Yesterday I had my first improv class of the whole trip. And what a way to start.
Over the next 12 weeks I am taking a phenomenal amount of classes: 40 hours this coming week, and my first day of no classes is not until September – although I may book something in for then by then… I am doing writing and long form classes at Second City and The iO, the two main schools in Chicago, I am also doing most of the program at ComedySportz, a school that concentrates on short form games, and also the first two levels and possibly their intensive Fall course at the Annoyance Theatre.
The first of all these classes was with Megan Johns, at the Annoyance. Megan herself is a bubbly and bouncy individual, with the energy and focus of a flight of swallows over a summer meadow, and there will be 10 of us in the class when everyone turns up. The room itself is in a slightly rundown part of town, opposite a very grand looking building, and is fairly basic – carpet on the floor, very little sound leakage, a good size, it does the job.
The Annoyance philosophy is, I believe, detailed out in the book “Improvise” by the founder of the Annoyance, Mick Napier (I’ve not yet read it myself). What it has been described to me as is first looking after yourself in a scene so that you have the strongest possible game yourself and are therefore able to deliver your best and make it easier to support your partner. This is as opposed to acting as a support to your partner and relying on them. Also described by Megan as “protect the freak”, so, looking after yourself so that you know that you can handle whatever happens and know that you have the power to carry anything as required.
The taught part of class was quite short as, being the first one, we got to know one another in a fair amount of detail, learn each other’s names and a little bit about people. In fact, this part took over an hour, and I suppose this fits in with the whole looking after ourselves part, giving us the confidence to know that we know each other in the group.
Once we had done that, we went straight into two person scenes, and Megan told us that normally that is the Annoyance standard way of warming up. These were just short scenes to get the juices flowing. As Megan told us, she may not even really concentrate on us as the whole point of these scenes is not how we do but more about just doing it, getting into the habit of improvising.
Then we worked on 5 second, 10 second and 30 second scenes. This was very interesting, it was about coming to the stage with a strong enough idea that there was something there even in the 5 seconds right at the start of the scene. From an audience perspective, it made for very interesting starts of scenes,it was very watchable.
With the 5 second scenes, at the end of each scene the next people would already be out and starting the moment the previous scene had been called, and there was a great deal of momentum, lots of physicality, a franticness almost. Because there was no time, there was an urgency to make the scene important straight away, make a choice straight away.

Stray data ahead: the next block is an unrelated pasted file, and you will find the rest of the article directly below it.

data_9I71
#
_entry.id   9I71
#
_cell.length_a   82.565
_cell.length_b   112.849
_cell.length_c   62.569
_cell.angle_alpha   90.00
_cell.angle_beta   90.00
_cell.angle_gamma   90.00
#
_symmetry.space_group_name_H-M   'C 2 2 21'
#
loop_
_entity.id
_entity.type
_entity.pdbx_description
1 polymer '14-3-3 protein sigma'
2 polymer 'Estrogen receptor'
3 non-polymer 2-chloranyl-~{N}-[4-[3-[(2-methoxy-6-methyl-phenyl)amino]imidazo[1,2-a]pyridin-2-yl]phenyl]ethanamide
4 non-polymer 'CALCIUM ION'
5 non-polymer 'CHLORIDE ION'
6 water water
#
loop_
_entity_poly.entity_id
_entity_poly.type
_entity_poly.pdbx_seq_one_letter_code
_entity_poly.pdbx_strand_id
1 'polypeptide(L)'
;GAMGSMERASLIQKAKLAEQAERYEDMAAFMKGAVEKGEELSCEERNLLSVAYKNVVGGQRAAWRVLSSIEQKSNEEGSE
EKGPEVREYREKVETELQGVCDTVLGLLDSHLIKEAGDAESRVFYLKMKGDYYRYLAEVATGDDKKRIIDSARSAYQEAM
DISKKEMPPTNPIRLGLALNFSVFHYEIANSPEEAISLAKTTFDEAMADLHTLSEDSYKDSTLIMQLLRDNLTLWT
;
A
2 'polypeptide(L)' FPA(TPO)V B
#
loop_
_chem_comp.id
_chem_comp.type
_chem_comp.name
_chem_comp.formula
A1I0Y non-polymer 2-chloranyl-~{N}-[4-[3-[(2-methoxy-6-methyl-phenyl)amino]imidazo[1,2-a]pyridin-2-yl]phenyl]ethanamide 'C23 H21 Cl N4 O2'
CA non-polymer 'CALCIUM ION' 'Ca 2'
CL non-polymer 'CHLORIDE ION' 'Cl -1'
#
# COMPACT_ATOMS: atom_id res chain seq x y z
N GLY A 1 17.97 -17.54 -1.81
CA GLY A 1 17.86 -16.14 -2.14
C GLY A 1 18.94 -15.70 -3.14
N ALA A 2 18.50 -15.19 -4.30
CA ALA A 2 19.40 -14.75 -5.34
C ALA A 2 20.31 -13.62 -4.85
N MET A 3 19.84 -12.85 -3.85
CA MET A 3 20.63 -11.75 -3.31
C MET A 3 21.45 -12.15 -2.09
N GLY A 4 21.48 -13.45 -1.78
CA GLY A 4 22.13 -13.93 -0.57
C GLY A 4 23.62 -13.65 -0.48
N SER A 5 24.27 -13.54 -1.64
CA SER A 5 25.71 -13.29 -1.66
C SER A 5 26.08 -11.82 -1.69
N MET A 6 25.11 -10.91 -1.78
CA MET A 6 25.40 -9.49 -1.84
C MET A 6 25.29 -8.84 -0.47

The 10 second scenes were still extremely fast, but these gave the scene partner a chance to respond, just enough time for both partner’s ideas to come out. Again there was a sense of urgency, an increasing of the stakes. In these scenes it is important to have an opinion or point of view about something.
With the 30 second scenes, the urgency remained, but some scenes started to form too, and this was interesting to watch. The same energy from the 5 and 10 second scenes came through, and this was a strong platform for the scene.
Because the scenes were so short, the whole point of looking after yourself was much simpler; with only 5 seconds to play with, you have the chance to bring an idea, your own idea, and that was it. It is incumbent upon you to come in strong and have game, you are looking after number one. Interestingly, I felt that by doing so you also look after your scene partner, you create a good solid wall for them to bounce off.
Finally, we then played a bunch of scenes where Megan would call “scene” randomly after 5, 10 or 30 seconds and we would never know which. She was not choosing out of interest in the scene, the exercise was more about randomness, so that we would not know whether our scene would be long or short and we would therefore always play as if we have only 5 seconds.
The whole exercise was a very interesting one. It increases the strength of entry into a scene, and forces a self reliance whilst at the same time not allowing you the time to get inside your head and over think. A fun first class of my trip!
We all then headed downstairs for an IPA in the sports bar under the building, and it wasn’t half bad. Whilst drinking, one of the bar staff came out and warned us that a storm was heading in. If I’d been aware of how fast and how heavy the storm would be, I’d have not waited around in such a blase fashion, but luckily the storm waited for me and I made it home before the heavens opened, apparently depositing 3 inches of rain in an hour over some place!
Chicago is a windy city, but it is also a stormy city and a sunny city. And an improv city, and that is why I am here.
The idea was to